I’m supposed to be on safari now, filing my “OnSafari” reports back to you. Neither Kathleen or I can remember a March in our past when I wasn’t in Africa writing diaries before blogs, and try as I have with the overwhelming work cleaning up the mess of mass cancellations, I just can’t shake thinking I’m on safari.
Cyclone Kenneth was the strongest hurricane ever to hit Africa and only the fourth on record. It plowed into Mozambique on April 21 with 143 mph winds.
Then, just three weeks later Cyclone Ida crashed into the same place! With winds of 127 mph it refused to move like Kenneth or normal hurricanes. It sat over Mozambique for more than three weeks wrecking untold destruction.
Like drunken gluttons these two disasters seemed to have sucked away Africa’s moisture for years to come. Terrible unpredicted droughts have popped up all over the subcontinent. My safari just ended in Botswana, a thousand kilometers west of where the hurricanes struck. It was a mess, an utter drought.
African agriculture has tumbled. Local currencies have tanked. Mozambique and surrounding areas of Zambia and Tanzania have been utterly destroyed. Millions remain displaced.
This is not the screenplay for an apocalyptic movie. It happened six months ago. The two hurricanes are the worst natural disaster in the history of Africa but unfortunately that record is not expected to stand very long.
We spent seven days game viewing in one of the most brutal droughts Botswana has ever seen. First-timers thought it was wonderful, because the cats are having a heyday. There was blood everywhere.
There are few pools of water left in Chobe or the Makgadikgadi that aren’t artificial. Elephant dug a few tiny pools in parched river bottoms, but it was only the drainage from camps and national park boreholes (wells) that have kept total disaster at bay.
When’s the last time that you unpacked your cart as the check-out teller balled you out for buying plastic bags for clogging up the environment?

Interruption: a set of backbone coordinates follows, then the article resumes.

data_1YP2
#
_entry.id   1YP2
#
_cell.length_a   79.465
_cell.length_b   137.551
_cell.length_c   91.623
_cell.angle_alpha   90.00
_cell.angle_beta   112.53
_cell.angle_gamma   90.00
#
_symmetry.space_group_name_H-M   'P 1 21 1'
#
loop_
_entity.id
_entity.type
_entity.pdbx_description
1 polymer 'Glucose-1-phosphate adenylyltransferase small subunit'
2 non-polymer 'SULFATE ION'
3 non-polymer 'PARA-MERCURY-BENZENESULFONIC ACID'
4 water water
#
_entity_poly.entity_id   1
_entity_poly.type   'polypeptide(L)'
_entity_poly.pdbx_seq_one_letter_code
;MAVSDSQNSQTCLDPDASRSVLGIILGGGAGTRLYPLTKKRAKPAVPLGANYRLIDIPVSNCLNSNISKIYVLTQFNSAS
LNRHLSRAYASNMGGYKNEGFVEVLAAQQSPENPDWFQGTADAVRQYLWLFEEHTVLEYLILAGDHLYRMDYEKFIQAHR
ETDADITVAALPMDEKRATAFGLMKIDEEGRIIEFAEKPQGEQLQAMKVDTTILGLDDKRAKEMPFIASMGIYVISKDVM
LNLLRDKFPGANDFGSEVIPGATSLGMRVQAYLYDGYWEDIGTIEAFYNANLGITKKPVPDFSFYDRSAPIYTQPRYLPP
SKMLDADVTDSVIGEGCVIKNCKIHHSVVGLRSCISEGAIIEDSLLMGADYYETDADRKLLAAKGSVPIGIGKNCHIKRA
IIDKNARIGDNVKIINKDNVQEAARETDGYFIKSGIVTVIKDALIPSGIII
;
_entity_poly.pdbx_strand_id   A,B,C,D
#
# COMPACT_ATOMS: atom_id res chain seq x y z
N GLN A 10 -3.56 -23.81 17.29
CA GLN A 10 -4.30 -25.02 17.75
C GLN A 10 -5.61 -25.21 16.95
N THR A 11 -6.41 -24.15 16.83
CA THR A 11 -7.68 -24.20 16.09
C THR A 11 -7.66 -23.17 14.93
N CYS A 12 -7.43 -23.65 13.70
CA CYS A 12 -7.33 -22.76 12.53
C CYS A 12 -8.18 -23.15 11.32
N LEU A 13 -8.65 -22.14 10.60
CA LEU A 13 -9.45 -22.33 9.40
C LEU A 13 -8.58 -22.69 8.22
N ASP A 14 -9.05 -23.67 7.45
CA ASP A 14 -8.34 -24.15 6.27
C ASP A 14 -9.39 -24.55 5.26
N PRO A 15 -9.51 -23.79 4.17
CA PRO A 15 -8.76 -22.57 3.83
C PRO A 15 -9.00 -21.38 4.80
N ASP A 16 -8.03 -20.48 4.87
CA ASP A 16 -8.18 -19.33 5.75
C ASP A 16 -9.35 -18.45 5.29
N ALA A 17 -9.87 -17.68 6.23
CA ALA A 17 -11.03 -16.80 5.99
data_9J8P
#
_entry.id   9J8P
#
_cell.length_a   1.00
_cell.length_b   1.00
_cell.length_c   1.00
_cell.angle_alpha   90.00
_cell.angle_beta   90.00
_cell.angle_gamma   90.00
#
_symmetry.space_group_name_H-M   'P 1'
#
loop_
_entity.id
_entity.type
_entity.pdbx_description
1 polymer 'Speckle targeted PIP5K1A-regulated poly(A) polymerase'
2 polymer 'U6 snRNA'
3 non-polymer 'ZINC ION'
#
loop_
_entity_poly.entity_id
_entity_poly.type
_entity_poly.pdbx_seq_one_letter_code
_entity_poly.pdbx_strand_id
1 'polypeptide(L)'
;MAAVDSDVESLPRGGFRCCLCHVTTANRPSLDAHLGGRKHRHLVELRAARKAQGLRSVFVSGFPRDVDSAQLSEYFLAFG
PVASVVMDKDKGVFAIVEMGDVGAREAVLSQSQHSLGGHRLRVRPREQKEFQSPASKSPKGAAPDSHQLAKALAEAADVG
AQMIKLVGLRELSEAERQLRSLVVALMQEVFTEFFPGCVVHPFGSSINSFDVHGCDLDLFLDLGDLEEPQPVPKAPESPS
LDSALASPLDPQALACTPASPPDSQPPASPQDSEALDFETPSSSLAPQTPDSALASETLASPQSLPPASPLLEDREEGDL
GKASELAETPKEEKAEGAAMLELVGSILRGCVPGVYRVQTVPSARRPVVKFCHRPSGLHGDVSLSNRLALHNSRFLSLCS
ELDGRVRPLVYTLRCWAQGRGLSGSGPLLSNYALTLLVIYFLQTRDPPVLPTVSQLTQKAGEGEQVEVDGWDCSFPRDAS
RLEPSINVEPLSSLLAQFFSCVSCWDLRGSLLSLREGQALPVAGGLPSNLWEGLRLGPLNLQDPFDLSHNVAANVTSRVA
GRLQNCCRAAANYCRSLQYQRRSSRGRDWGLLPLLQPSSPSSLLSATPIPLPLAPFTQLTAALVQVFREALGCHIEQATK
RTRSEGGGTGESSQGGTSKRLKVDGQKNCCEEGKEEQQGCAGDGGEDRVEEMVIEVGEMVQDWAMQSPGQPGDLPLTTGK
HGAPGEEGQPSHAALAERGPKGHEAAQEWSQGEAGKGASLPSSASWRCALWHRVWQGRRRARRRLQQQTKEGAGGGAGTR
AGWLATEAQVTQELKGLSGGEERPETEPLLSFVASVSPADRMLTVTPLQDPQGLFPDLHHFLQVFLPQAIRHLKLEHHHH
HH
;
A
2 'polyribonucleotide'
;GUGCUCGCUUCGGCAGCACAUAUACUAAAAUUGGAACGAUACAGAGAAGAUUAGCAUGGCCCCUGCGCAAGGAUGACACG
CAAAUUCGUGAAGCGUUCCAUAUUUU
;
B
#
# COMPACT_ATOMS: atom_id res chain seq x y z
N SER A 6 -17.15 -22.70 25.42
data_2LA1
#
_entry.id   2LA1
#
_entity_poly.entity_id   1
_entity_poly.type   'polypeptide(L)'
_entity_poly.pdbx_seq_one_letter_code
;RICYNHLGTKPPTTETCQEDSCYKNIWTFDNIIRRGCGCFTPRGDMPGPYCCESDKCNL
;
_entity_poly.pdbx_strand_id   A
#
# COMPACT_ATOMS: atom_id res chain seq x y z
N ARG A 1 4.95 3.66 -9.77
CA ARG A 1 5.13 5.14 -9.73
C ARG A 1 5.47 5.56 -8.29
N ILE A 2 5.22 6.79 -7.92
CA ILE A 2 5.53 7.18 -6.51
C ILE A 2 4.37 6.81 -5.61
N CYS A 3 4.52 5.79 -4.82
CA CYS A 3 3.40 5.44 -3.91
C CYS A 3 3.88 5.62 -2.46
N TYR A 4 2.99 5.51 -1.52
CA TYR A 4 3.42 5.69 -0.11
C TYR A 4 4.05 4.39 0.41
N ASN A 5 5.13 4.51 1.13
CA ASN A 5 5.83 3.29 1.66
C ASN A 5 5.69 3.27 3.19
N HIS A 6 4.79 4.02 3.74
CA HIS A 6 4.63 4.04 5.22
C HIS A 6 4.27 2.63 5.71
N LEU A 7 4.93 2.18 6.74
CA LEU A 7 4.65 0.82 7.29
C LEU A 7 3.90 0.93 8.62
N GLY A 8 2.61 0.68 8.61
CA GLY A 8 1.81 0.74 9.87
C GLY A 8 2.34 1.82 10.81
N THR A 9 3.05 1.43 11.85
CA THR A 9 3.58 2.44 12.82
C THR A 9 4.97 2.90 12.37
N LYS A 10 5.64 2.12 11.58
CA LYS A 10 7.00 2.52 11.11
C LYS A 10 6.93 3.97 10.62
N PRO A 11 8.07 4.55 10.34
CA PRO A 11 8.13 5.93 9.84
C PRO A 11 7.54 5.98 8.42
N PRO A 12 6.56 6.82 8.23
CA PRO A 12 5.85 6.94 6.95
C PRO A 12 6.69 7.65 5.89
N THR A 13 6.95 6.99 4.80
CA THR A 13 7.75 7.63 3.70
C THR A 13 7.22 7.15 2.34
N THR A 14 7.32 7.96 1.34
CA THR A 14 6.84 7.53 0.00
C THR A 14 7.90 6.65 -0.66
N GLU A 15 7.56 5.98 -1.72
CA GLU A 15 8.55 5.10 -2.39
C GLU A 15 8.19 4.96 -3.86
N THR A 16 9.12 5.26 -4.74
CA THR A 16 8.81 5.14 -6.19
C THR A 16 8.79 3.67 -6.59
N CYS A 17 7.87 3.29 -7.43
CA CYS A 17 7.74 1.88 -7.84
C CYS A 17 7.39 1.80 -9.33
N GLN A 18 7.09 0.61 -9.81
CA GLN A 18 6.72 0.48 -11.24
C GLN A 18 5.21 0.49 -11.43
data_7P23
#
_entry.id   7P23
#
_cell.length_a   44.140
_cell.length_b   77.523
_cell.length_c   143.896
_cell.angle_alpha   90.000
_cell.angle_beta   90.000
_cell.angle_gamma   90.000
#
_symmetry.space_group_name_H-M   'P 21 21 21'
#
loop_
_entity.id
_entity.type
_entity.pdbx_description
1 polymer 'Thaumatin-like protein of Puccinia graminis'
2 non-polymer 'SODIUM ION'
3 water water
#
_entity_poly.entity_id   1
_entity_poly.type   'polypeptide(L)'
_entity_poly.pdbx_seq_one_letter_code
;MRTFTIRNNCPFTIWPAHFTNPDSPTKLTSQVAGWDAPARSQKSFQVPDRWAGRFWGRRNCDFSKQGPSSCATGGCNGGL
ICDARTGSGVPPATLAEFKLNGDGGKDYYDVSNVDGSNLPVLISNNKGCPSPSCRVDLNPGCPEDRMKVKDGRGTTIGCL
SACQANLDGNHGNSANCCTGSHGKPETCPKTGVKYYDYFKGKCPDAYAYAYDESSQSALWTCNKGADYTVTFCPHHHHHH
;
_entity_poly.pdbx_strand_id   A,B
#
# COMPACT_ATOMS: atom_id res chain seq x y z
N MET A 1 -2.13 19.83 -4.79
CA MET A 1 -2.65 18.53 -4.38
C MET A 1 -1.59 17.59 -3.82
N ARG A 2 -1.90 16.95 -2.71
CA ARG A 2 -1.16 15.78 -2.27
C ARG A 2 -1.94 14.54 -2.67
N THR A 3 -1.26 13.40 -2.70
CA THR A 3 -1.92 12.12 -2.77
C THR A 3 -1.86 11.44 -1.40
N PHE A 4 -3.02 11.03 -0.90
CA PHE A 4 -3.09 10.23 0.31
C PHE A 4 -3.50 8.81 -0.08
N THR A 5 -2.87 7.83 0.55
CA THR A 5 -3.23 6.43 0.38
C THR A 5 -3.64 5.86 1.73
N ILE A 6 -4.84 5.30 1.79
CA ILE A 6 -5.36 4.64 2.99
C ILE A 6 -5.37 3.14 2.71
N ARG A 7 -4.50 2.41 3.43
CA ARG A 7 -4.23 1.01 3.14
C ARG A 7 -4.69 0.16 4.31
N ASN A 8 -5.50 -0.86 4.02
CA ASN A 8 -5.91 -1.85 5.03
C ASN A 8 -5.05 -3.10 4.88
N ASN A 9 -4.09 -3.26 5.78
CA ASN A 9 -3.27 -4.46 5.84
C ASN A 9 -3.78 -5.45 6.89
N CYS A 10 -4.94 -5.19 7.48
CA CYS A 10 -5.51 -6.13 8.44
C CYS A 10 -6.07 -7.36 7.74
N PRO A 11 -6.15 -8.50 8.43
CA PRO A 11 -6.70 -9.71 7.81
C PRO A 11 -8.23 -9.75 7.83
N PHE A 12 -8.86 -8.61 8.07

We just experienced a similar thing in Botswana. Not with plastic bags but with elephants.
Friends, it’s been years since I’ve been cut off for a week from the internet, regardless of where in Africa I might have been.
The three camps we used last week all advertised internet then apologized when we arrived that it wasn’t working. Not having something — especially something promised and expected — is really hard. My blogs were written and will post starting next week. Stay tuned!
Jim is out of touch with little wifi in the Okavango Delta. The group is having a fantastic time game viewing and he will post again as soon as he can.
Yesterday I saw more endangered big game species in four hours than I usually see in a decade of safaris in Africa. Add to that a manipulated zebra species but frankly, I’m going to have to work on having enjoyed this.
Mokala National Park is South Africa’s newest national park. It’s a massive big game wilderness laboratory. Fifteen years ago there was nothing here. Today it contains the largest concentration of near extinct big game on earth.
I got a real kick when Sam Epstein, one of our non-veteran travelers, got so excited seeing his first ostrich when we entered West Coast National Park! It’s so much fun to feel fellow travelers’ excitement on this trip, because these folks are so incredibly enthusiastic!
We finished the 5-day flower tour totally amazed at the friendliness and engagement of local South Africans traveling and hosting us. I’d actually missed anticipating this jewel of the trip, concentrating on the earth’s ridiculously explosive bouquet. But as wonderful as the flowers were, the South Africans stole the show!